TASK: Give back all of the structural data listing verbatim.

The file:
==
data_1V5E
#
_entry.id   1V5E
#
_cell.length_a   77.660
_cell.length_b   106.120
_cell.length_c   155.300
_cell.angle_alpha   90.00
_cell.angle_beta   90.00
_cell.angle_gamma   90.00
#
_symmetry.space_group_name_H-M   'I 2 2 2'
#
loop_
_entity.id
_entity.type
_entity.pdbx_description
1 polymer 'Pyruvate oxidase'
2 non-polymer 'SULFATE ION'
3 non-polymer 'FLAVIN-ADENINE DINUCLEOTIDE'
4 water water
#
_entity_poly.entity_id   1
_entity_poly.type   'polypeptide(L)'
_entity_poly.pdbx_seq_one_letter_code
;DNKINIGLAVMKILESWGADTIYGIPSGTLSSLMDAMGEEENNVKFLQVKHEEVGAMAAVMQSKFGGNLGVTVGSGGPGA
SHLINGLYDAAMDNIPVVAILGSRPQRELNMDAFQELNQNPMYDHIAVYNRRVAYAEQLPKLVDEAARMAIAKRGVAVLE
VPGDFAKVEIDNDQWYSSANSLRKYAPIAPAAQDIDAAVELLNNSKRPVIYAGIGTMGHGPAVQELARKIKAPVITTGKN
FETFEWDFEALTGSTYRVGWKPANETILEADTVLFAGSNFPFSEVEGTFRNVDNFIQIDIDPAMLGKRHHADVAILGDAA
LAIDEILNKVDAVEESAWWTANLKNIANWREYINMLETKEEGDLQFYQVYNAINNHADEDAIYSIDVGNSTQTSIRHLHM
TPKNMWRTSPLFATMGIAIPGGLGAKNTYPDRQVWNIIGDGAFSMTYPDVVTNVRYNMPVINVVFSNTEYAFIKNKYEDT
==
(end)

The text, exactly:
data_1V5E
#
_entry.id   1V5E
#
_cell.length_a   77.660
_cell.length_b   106.120
_cell.length_c   155.300
_cell.angle_alpha   90.00
_cell.angle_beta   90.00
_cell.angle_gamma   90.00
#
_symmetry.space_group_name_H-M   'I 2 2 2'
#
loop_
_entity.id
_entity.type
_entity.pdbx_description
1 polymer 'Pyruvate oxidase'
2 non-polymer 'SULFATE ION'
3 non-polymer 'FLAVIN-ADENINE DINUCLEOTIDE'
4 water water
#
_entity_poly.entity_id   1
_entity_poly.type   'polypeptide(L)'
_entity_poly.pdbx_seq_one_letter_code
;DNKINIGLAVMKILESWGADTIYGIPSGTLSSLMDAMGEEENNVKFLQVKHEEVGAMAAVMQSKFGGNLGVTVGSGGPGA
SHLINGLYDAAMDNIPVVAILGSRPQRELNMDAFQELNQNPMYDHIAVYNRRVAYAEQLPKLVDEAARMAIAKRGVAVLE
VPGDFAKVEIDNDQWYSSANSLRKYAPIAPAAQDIDAAVELLNNSKRPVIYAGIGTMGHGPAVQELARKIKAPVITTGKN
FETFEWDFEALTGSTYRVGWKPANETILEADTVLFAGSNFPFSEVEGTFRNVDNFIQIDIDPAMLGKRHHADVAILGDAA
LAIDEILNKVDAVEESAWWTANLKNIANWREYINMLETKEEGDLQFYQVYNAINNHADEDAIYSIDVGNSTQTSIRHLHM
TPKNMWRTSPLFATMGIAIPGGLGAKNTYPDRQVWNIIGDGAFSMTYPDVVTNVRYNMPVINVVFSNTEYAFIKNKYEDT